Port Huron Botanist First Discovered Rare Flower In Area
Two weeks ago, on a cool and misty evening, I found myself tromping through Jasper Woods in search of the painted trillium.
If you’ve never been to Jasper Woods, and I hadn’t, it is a 40-acre sanctuary owned by the Michigan Nature Association. Another 40-acre sanctuary, this one belonging to the Detroit Audubon Society, adjoins it on Dunlap Road just north of the Pine River in Kimball Township.
Huron Ecologic provides wetland delineations, wetland permitting, wetland mitigation design & monitoring, tree inventories, botanical & ecological surveys, natural area protection, nature education, and technical training. You may contact Bill Collins at
My guides were Bill and Cheryl Collins, owners of Huron Ecologic, a consulting firm in Rochester Hills. Months earlier, I had mentioned to the Collinses that I’d never come across a painted trillium. They promised to show me a stand and were kind enough to keep that promise.
Photographer Mark Rummel joined us. He’s a dedicated morel hunter, and I’m a regular Euell Gibbons when it comes to stalking the wild asparagus. We agree there is no finer time to be in the woods than early spring, especially those fleeting but precious days after the trillium blossoms and before the mosquitoes hatch.
This expedition, alas, was ill-timed. The season’s first brood of mosquitoes had emerged, and it didn’t take them long to draw blood.
Nor did it take long, fortunately, for the Collinses to lead us to a sprinkling of painted trillium.
They were, I’ll admit, a bit of disappointment. In a well-cropped photograph, the painted trillium is a striking, gorgeous flower. In the field, it is rather small and less impressive than its more common cousins, the large white trillium or the red trillium.
The painted trillium, or striped wake-robin as it’s also called, is quite lovely, but only if you kneel and get close enough to appreciate its splendor.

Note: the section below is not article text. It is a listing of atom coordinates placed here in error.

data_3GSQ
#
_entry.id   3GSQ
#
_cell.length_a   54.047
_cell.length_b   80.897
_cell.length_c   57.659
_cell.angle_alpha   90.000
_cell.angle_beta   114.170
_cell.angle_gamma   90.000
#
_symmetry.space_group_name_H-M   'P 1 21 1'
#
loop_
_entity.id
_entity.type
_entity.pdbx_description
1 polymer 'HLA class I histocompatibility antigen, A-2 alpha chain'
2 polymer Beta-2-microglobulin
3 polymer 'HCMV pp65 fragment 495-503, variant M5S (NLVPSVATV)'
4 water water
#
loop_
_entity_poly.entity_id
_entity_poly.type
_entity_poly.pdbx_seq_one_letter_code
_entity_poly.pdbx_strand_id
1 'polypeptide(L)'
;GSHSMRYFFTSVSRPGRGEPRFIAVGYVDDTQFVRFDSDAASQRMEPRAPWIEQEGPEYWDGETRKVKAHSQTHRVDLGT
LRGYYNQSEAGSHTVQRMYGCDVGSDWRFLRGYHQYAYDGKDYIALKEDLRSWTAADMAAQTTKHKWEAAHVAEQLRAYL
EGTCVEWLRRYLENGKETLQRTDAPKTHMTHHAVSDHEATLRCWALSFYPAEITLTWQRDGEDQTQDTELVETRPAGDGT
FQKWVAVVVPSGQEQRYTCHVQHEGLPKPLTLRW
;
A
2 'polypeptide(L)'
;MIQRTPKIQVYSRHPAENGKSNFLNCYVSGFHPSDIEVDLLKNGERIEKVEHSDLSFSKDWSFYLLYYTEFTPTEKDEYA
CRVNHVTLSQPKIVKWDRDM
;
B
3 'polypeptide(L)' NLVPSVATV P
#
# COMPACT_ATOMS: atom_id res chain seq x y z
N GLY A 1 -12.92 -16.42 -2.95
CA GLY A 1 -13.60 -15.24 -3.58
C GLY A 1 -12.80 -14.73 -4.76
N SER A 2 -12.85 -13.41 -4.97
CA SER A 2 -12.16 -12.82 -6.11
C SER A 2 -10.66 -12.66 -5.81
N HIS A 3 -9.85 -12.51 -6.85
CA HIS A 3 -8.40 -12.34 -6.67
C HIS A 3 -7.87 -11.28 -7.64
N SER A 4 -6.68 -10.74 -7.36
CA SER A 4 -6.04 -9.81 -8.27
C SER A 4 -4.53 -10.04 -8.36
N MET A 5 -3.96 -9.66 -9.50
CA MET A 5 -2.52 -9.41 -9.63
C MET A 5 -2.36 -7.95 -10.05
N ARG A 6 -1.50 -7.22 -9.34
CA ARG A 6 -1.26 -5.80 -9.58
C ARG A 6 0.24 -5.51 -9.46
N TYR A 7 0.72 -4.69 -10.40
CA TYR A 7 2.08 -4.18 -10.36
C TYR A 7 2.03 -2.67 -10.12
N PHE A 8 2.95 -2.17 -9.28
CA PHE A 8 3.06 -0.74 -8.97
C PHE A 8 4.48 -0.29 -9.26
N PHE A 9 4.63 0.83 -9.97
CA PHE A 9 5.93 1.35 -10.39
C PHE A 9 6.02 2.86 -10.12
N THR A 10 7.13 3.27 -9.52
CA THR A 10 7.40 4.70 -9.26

While I swatted at mosquitoes, Bill Collins freed a swarm of facts to buzz among them.
The painted trillium, he told me, is a member of the lily family. It loves acidic, sandy soils that are moist but not too wet. It’s often found among hemlock, pine and paper birch, or the “mesic northern forest” if you want to get fancy. It favors “tip-up mounds,” the well-decayed root balls of storm-toppled trees.
Its name has Swedish roots, derived from the word “trilling,” which I gather means triplet, an apt name for a three-leaf, three-petal flower.
In Michigan, the painted trillium is found in Kimball and Clyde townships, and just about nowhere else. The Collinses know of a stand in Port Huron Township, but they fear it’s doomed by encroaching development. Suburbs recently overtook a patch in Fort Gratiot. A stand in Sanilac County was destroyed shortly after it was discovered.
A trillium plant can survive for 40 or more years, blossoming spring after spring, but it’s a precarious existence.
“If a man on a bulldozer disturbs the seed bed and the roots, and destroys the canopy, it can take maybe a century for a forest to restore itself,” Bill said. “Sometimes it’ll never come back. In Macomb County, there are a lot of junk woods surrounded by subdivisions. Those woods will never recover. Whatever the wind blows in will tend to be weedy.”